Hours after reading my column about a Penn dining-hall cook who was laid off while his sick wife was home with their paralyzed son, Anton Moore was dropping off groceries at their front steps.
As I shared this past weekend, Troy Harris’ employer, Bon Appétit Management Co. — which runs the university’s kosher dining hall — announced it would be letting go about 140 people by the end of March without further pay. Not a great look for it or the well-endowed university. Meanwhile, Harris’ wife, Debra, had to leave her nursing-home job while she waits to hear if she has the coronavirus.
Moore, a Southwest Philadelphia community activist, texted me on Saturday: “Can I drop off some groceries?”
Readers were just as eager to help.
“We are all hurting,” one reader wrote. But she and others were quick to offer what they could: cash, checks, gift cards. One man, who said he was lucky enough to have a little savings, offered his own stimulus check.
And then, after much backlash, Penn said it would step in and pay laid-off Bon Appétit workers through May 15.
“This is a crucial time for civic leadership,” Penn president Amy Gutmann said.
Isn’t it, though? It’s just too bad that so many have to be shamed into doing the right thing.
After mounting pressure from players, employees, and the public, the owners of the Philadelphia 76ers and New Jersey Devils reversed course on their decision to force employees to take a temporary 20% pay cut.
“To our staff and fans, I apologize for getting this wrong,” Sixers owner Josh Harris said in a statement.
Wrong, but not alone.
As my colleague Juliana Feliciano Reyes reported, the nationally renowned restaurant group run by Steve Cook and chef Michael Solomonov came under fire from its laid-off workers when it said it would not pay out accrued sick time as previously planned. Paying out sick time would put the business in a precarious financial position, they said.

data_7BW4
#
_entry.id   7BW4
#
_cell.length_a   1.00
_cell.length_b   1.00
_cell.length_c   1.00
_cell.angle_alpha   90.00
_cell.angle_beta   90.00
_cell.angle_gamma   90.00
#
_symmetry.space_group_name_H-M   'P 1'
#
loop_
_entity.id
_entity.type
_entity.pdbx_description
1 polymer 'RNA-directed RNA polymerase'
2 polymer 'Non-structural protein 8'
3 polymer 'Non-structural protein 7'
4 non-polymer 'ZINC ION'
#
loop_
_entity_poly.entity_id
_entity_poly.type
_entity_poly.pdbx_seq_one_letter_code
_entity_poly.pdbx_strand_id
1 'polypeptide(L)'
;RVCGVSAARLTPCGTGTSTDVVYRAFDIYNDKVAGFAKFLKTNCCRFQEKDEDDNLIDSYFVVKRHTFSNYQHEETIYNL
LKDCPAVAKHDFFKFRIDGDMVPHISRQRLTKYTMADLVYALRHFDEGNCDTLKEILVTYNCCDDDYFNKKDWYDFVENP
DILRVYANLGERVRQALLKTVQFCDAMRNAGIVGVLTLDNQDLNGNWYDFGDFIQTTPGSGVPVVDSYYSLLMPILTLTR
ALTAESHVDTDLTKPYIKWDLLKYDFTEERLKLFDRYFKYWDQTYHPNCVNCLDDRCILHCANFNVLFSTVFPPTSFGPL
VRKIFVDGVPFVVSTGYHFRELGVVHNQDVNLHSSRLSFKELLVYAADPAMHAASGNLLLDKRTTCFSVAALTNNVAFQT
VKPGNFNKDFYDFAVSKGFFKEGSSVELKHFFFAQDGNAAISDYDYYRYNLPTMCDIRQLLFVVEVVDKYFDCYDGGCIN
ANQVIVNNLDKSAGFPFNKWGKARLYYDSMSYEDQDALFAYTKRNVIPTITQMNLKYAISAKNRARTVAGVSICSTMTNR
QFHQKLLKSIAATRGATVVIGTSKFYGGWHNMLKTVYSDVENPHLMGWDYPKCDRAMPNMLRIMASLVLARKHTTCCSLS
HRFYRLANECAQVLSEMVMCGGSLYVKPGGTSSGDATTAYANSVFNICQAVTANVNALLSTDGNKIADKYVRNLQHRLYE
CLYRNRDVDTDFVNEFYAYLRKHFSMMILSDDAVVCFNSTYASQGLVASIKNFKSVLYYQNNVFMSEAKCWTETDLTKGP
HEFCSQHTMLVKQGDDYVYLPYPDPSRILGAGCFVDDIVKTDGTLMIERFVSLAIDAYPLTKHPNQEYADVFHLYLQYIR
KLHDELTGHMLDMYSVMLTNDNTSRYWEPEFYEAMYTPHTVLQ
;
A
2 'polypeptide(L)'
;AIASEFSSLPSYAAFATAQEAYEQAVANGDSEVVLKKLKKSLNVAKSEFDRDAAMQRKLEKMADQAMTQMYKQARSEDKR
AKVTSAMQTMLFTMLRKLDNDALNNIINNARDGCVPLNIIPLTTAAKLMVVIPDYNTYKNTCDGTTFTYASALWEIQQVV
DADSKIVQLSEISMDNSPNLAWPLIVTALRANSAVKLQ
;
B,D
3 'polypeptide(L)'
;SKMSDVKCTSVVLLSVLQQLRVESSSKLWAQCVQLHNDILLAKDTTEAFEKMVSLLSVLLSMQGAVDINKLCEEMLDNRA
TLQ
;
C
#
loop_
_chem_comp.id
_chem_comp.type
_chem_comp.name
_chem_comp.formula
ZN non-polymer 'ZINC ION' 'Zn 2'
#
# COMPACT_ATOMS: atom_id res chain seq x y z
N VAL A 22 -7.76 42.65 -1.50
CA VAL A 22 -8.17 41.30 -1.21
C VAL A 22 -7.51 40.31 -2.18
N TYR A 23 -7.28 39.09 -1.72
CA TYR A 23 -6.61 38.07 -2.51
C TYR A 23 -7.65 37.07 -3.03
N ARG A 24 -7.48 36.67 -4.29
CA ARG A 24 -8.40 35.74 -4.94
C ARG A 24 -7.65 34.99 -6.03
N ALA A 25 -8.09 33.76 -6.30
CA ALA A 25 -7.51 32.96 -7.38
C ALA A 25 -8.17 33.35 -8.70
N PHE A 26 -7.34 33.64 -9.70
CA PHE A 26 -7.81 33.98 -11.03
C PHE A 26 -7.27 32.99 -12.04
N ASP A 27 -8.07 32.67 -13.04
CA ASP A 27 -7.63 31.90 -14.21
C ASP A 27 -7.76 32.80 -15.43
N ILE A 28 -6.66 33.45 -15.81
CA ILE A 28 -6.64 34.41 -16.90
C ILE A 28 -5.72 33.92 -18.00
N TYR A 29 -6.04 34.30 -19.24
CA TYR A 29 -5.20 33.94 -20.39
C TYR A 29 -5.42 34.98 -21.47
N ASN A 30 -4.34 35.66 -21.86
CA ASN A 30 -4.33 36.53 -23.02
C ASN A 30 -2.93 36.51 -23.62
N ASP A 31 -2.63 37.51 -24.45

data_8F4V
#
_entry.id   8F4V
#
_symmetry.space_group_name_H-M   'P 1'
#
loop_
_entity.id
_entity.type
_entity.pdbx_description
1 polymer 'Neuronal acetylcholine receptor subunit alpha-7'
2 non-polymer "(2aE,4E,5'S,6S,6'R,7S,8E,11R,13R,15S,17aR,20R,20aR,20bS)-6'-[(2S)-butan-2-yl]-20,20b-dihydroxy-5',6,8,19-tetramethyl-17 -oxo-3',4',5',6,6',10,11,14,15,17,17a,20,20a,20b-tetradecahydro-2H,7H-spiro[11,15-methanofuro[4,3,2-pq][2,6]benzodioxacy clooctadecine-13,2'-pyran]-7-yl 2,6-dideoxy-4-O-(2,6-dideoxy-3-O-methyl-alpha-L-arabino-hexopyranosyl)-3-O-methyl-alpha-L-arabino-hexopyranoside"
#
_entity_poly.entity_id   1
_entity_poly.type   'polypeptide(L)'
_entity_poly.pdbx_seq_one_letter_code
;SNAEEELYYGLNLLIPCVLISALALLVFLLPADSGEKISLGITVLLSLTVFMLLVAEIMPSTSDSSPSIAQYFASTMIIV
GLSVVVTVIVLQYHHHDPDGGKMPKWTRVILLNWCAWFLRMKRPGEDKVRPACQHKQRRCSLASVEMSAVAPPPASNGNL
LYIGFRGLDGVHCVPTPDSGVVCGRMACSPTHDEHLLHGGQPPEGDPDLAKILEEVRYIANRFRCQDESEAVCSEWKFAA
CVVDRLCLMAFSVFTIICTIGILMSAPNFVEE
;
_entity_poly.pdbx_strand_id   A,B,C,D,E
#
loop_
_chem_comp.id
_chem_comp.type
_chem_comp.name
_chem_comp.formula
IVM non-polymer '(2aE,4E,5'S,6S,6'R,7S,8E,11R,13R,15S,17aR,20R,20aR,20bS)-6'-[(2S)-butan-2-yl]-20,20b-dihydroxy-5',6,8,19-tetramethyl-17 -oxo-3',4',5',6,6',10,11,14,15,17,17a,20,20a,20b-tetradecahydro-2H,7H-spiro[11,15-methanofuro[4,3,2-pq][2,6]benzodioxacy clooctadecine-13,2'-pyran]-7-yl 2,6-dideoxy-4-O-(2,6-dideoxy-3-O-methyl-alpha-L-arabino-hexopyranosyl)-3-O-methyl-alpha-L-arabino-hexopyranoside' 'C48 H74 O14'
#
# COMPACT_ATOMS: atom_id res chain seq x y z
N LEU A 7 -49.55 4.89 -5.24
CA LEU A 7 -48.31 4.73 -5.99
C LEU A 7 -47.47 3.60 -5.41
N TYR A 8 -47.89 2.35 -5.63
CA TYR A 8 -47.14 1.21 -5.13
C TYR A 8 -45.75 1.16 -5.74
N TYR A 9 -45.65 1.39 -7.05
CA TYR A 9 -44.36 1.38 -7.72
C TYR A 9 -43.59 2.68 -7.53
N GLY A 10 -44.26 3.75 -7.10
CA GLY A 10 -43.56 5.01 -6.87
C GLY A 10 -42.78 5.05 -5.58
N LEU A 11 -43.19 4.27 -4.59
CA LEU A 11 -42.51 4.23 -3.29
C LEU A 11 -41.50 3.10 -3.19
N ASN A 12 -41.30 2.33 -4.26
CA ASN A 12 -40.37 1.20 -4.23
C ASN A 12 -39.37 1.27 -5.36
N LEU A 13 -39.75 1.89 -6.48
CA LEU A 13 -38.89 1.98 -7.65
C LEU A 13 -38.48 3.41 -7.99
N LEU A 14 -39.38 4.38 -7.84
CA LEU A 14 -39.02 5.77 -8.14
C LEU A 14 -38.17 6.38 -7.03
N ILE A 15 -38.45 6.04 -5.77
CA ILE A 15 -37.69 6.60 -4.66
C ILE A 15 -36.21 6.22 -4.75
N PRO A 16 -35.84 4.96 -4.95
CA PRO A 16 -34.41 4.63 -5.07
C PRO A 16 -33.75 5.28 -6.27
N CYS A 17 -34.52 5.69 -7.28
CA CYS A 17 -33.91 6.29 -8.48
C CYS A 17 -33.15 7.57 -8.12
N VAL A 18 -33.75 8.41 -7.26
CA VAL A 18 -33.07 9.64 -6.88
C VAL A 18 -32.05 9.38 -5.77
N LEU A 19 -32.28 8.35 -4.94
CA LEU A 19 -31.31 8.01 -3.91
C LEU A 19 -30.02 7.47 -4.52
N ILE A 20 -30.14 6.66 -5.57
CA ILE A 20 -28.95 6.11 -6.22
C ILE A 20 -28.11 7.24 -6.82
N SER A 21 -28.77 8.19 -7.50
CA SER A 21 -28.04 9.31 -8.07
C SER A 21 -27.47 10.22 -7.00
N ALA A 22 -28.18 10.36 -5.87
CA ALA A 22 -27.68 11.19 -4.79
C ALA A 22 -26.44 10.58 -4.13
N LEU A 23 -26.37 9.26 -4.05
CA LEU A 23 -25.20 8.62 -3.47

Workers from places like Federal Donuts, Zahav, and Goldie organized a petition calling for the sick leave they had earned, citing an emergency city law.
The owners slammed the city for murky regulations, but eventually relented.
In an email sent to employees on behalf of Cook and Solomonov, they said: “Nevertheless, our fight is with the city, not with you. And you do not deserve to be collateral damage in this fight."
A similar scenario played out for workers at Stephen Starr’s Starr Restaurant Group, who were initially told they would not get paid for sick time they had earned before some employees were told they would.
Look, almost everyone is taking a financial hit, but workers with “essential” jobs are facing the highest risks for the lowest wages. And they shouldn’t have to fight their bosses to do the right thing in the worst of times.
If one thing has become clear during this pandemic, it’s just how quickly our world comes to a screeching halt without the store clerks and delivery drivers and warehouse workers and housekeepers.
We owe them. We’ve owed them for a very long time.
That reader who said we’re all hurting was right. But while corporations wait on their bailouts, we need to take care of those who are taking care of us.
If everyday people can get their heads around that, employers who build their portfolios on their workers’ backs should, too.
The Harrises were thrilled to hear that Penn was stepping up where Bon Appétit and its owner Compass Group weren’t. So were many of the readers I updated. And yet, many said they still intended to make good on helping the family out.
“That’s great news,” one reader told me. “But knowing that the Harrises are still very short of income, I’ll continue my efforts at this end.”